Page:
But a storage cloud doesn't have to be public. A wide range of private cloud storage products have been introduced by vendors, including name-brand companies such as EMC, with its Atmos line, and smaller players like ParaScale and Bycast. Other vendors are slapping the "cloud" label on existing product lines. Given the amorphous definitions surrounding all things cloud, that label may or may not be accurate. What's more important than semantics, however, is finding the right architecture to suit your storage needs.
A prototypical cloud storage system is made up of a number of x86 servers, each with its own storage, most commonly using four to 16 SATA drives. Users and their applications access the system through standard file access protocols like CIFS and NFS or via object storage and retrieval protocols like SOAP and REST.
The storage nodes in a private cloud are linked together with a layer of smart software, which performs several functions. First, it maintains a global name space that allows all the storage in the cluster to be accessed as a single entity, so that administrators can add storage capacity on the back end without having to tell applications at the front end how to reach it. The software also handles drive failures and keeps data available to applications and end users.
A private cloud storage infrastructure should also be able to scale from hundreds of terabytes to multiple petabytes. That level of scalability is achieved not with a forklift upgrade, but simply by adding more servers as they're needed.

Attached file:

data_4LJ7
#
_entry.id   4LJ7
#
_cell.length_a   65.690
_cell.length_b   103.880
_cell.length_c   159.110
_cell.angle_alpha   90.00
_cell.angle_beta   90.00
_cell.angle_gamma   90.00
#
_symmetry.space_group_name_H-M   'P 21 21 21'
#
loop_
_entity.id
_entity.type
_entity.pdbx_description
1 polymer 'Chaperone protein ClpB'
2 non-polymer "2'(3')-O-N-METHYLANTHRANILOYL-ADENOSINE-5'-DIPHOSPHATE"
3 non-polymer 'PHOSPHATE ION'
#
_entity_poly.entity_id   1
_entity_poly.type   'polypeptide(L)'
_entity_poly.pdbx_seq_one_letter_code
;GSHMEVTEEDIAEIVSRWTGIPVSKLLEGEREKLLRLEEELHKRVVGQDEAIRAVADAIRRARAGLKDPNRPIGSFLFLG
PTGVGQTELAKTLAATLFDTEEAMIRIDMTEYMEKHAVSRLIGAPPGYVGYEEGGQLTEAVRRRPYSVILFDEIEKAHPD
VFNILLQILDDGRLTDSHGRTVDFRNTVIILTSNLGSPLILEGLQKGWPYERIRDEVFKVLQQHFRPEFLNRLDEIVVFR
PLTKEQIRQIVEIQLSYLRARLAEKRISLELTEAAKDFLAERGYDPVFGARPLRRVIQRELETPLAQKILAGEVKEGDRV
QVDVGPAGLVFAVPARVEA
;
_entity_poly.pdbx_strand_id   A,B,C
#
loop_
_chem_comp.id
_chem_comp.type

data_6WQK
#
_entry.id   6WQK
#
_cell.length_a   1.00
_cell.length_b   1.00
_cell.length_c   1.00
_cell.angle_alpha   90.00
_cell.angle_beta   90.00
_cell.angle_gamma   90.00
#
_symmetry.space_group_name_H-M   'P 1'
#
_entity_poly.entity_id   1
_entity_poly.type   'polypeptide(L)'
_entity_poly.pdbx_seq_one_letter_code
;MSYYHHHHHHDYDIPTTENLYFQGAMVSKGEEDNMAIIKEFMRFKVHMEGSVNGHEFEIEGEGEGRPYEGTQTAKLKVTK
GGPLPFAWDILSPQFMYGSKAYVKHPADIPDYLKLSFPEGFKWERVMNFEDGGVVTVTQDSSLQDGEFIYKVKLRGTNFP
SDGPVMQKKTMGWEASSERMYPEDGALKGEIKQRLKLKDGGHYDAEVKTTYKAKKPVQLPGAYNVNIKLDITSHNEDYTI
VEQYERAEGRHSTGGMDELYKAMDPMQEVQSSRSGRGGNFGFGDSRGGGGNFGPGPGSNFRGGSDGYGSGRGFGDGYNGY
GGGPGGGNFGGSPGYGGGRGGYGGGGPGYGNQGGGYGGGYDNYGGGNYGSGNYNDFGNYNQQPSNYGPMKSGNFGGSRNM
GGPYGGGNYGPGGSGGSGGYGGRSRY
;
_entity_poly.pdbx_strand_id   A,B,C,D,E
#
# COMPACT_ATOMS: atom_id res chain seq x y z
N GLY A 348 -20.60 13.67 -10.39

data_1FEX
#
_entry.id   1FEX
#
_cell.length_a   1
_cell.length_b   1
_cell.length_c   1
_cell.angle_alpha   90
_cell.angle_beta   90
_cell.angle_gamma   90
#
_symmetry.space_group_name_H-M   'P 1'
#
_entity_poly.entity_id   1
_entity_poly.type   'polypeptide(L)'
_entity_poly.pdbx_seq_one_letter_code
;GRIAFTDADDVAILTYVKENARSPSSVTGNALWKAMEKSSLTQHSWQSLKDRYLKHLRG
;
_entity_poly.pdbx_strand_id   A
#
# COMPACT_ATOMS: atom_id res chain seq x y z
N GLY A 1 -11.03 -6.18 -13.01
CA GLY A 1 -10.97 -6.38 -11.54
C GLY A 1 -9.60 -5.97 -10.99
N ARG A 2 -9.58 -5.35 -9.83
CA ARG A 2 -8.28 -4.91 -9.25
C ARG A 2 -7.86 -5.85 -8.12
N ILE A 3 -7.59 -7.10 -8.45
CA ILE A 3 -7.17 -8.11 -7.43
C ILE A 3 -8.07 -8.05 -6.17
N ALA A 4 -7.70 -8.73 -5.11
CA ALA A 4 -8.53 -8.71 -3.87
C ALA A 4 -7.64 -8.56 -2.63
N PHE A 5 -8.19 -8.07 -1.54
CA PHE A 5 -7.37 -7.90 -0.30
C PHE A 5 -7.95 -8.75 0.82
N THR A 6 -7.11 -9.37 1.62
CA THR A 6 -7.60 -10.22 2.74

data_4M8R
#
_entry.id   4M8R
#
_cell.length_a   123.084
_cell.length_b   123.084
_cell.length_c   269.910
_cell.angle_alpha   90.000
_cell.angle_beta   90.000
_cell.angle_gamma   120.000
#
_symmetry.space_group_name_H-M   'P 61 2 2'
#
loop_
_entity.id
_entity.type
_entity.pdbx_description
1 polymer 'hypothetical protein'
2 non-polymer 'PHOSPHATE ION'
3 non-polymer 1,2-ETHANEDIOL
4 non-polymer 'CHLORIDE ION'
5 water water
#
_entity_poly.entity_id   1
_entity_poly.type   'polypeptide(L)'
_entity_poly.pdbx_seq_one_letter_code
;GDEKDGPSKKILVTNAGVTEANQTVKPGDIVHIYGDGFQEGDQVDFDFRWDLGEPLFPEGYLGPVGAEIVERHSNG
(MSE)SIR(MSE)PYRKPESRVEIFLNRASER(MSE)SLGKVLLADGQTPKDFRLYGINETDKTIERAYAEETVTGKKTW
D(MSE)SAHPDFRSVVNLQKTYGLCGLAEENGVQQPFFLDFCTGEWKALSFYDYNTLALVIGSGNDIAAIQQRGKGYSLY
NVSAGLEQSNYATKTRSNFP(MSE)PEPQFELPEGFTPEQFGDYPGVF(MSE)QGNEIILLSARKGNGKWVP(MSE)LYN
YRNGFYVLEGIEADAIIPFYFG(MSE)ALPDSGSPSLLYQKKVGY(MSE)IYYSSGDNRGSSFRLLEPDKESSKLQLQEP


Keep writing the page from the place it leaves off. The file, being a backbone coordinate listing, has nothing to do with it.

This architecture provides two major benefits. First, storage administrators can configure and provision new storage nodes quickly and inexpensively. Second, administrators can add capacity only as demand requires, instead of purchasing additional disk space to meet anticipated future growth and then having that capacity sit idle in the present.
However, there are also trade-offs. Cloud storage is best suited to unstructured data, such as medical images, engineering drawings, and Office documents. For another, because each x86 server isn't as reliable as a high-end enterprise disk array, a private cloud must store copies of the data on multiple nodes. This requires more raw disk space than an enterprise disk array using a RAID-5 or 6 system. For example, if you set a policy for your private cloud to keep three copies of a 60-GB file for data protection, it would require 180 GB of disk, whereas a 6+2 RAID-6 system would need just 80 GB.
Beyond Low Cost
Several other vendors include location-aware policy engines that copy data to nodes in specific geographical locations. Data Direct Networks' Web Object Store, Bycast's StorageGrid, and EMC's Atmos systems can specify that two copies of each object in a folder should be stored in New York and Los Angeles, and that copies also should be stored in two other locations.
This not only protects data from data center failures but can also put objects on storage clusters close to the users who need them. Bycast's policy engine takes this notion one step further by including elements, such as storage tiering, that can migrate objects from more-expensive to less-expensive disk, and even to and from tape.
Organizations planning to offer private cloud storage services to internal departments may want to consider multitenant features that allow storage to be partitioned among different groups. For example, IT could carve out one section of the private cloud for HR and another for marketing, and then charge those departments based on usage. This means having delegated administration models and/or virtual servers that restrict each group's access and visibility to only their own data and the resources assigned to them. A multitenant storage system should also include accounting features that collect usage data, such as peak utilization, that will help IT in determining chargebacks.